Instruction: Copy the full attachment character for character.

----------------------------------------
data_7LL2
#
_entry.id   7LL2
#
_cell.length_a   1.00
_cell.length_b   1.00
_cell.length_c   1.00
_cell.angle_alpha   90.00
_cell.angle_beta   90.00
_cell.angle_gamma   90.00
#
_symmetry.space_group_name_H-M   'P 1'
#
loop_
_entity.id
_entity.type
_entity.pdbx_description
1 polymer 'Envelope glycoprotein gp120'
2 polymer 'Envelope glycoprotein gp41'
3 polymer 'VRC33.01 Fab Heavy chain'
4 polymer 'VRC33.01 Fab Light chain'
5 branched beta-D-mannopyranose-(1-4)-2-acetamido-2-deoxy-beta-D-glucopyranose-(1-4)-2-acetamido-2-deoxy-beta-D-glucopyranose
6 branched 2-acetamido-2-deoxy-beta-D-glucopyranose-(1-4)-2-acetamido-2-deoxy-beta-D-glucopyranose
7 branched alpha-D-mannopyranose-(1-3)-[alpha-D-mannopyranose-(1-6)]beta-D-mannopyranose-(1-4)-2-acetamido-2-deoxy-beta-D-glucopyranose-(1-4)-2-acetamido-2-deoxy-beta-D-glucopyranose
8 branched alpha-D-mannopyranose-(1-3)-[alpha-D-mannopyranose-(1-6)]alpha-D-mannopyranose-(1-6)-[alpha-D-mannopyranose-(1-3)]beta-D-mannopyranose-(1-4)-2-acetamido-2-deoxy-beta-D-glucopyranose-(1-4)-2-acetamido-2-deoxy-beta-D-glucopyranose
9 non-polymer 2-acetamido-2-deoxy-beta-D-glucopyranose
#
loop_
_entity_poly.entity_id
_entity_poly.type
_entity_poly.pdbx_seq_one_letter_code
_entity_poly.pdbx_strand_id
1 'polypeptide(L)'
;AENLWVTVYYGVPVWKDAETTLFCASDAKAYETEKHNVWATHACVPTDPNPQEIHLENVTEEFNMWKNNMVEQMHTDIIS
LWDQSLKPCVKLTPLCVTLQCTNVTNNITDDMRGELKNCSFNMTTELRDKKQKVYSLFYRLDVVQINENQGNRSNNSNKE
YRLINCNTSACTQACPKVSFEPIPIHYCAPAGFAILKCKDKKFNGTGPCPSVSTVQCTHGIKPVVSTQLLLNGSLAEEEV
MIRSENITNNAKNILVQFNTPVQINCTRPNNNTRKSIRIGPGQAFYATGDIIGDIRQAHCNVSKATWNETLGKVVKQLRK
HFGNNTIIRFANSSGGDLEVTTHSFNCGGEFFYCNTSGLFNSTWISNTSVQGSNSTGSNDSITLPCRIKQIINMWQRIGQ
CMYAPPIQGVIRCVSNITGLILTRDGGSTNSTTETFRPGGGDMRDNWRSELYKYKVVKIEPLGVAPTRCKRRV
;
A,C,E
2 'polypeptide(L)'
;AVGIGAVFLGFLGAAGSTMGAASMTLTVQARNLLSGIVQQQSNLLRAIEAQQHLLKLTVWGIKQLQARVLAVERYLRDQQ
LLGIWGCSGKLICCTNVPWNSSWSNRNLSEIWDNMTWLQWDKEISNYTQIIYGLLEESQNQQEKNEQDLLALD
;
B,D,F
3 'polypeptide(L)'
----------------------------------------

data_7LL2
#
_entry.id   7LL2
#
_cell.length_a   1.00
_cell.length_b   1.00
_cell.length_c   1.00
_cell.angle_alpha   90.00
_cell.angle_beta   90.00
_cell.angle_gamma   90.00
#
_symmetry.space_group_name_H-M   'P 1'
#
loop_
_entity.id
_entity.type
_entity.pdbx_description
1 polymer 'Envelope glycoprotein gp120'
2 polymer 'Envelope glycoprotein gp41'
3 polymer 'VRC33.01 Fab Heavy chain'
4 polymer 'VRC33.01 Fab Light chain'
5 branched beta-D-mannopyranose-(1-4)-2-acetamido-2-deoxy-beta-D-glucopyranose-(1-4)-2-acetamido-2-deoxy-beta-D-glucopyranose
6 branched 2-acetamido-2-deoxy-beta-D-glucopyranose-(1-4)-2-acetamido-2-deoxy-beta-D-glucopyranose
7 branched alpha-D-mannopyranose-(1-3)-[alpha-D-mannopyranose-(1-6)]beta-D-mannopyranose-(1-4)-2-acetamido-2-deoxy-beta-D-glucopyranose-(1-4)-2-acetamido-2-deoxy-beta-D-glucopyranose
8 branched alpha-D-mannopyranose-(1-3)-[alpha-D-mannopyranose-(1-6)]alpha-D-mannopyranose-(1-6)-[alpha-D-mannopyranose-(1-3)]beta-D-mannopyranose-(1-4)-2-acetamido-2-deoxy-beta-D-glucopyranose-(1-4)-2-acetamido-2-deoxy-beta-D-glucopyranose
9 non-polymer 2-acetamido-2-deoxy-beta-D-glucopyranose
#
loop_
_entity_poly.entity_id
_entity_poly.type
_entity_poly.pdbx_seq_one_letter_code
_entity_poly.pdbx_strand_id
1 'polypeptide(L)'
;AENLWVTVYYGVPVWKDAETTLFCASDAKAYETEKHNVWATHACVPTDPNPQEIHLENVTEEFNMWKNNMVEQMHTDIIS
LWDQSLKPCVKLTPLCVTLQCTNVTNNITDDMRGELKNCSFNMTTELRDKKQKVYSLFYRLDVVQINENQGNRSNNSNKE
YRLINCNTSACTQACPKVSFEPIPIHYCAPAGFAILKCKDKKFNGTGPCPSVSTVQCTHGIKPVVSTQLLLNGSLAEEEV
MIRSENITNNAKNILVQFNTPVQINCTRPNNNTRKSIRIGPGQAFYATGDIIGDIRQAHCNVSKATWNETLGKVVKQLRK
HFGNNTIIRFANSSGGDLEVTTHSFNCGGEFFYCNTSGLFNSTWISNTSVQGSNSTGSNDSITLPCRIKQIINMWQRIGQ
CMYAPPIQGVIRCVSNITGLILTRDGGSTNSTTETFRPGGGDMRDNWRSELYKYKVVKIEPLGVAPTRCKRRV
;
A,C,E
2 'polypeptide(L)'
;AVGIGAVFLGFLGAAGSTMGAASMTLTVQARNLLSGIVQQQSNLLRAIEAQQHLLKLTVWGIKQLQARVLAVERYLRDQQ
LLGIWGCSGKLICCTNVPWNSSWSNRNLSEIWDNMTWLQWDKEISNYTQIIYGLLEESQNQQEKNEQDLLALD
;
B,D,F
3 'polypeptide(L)'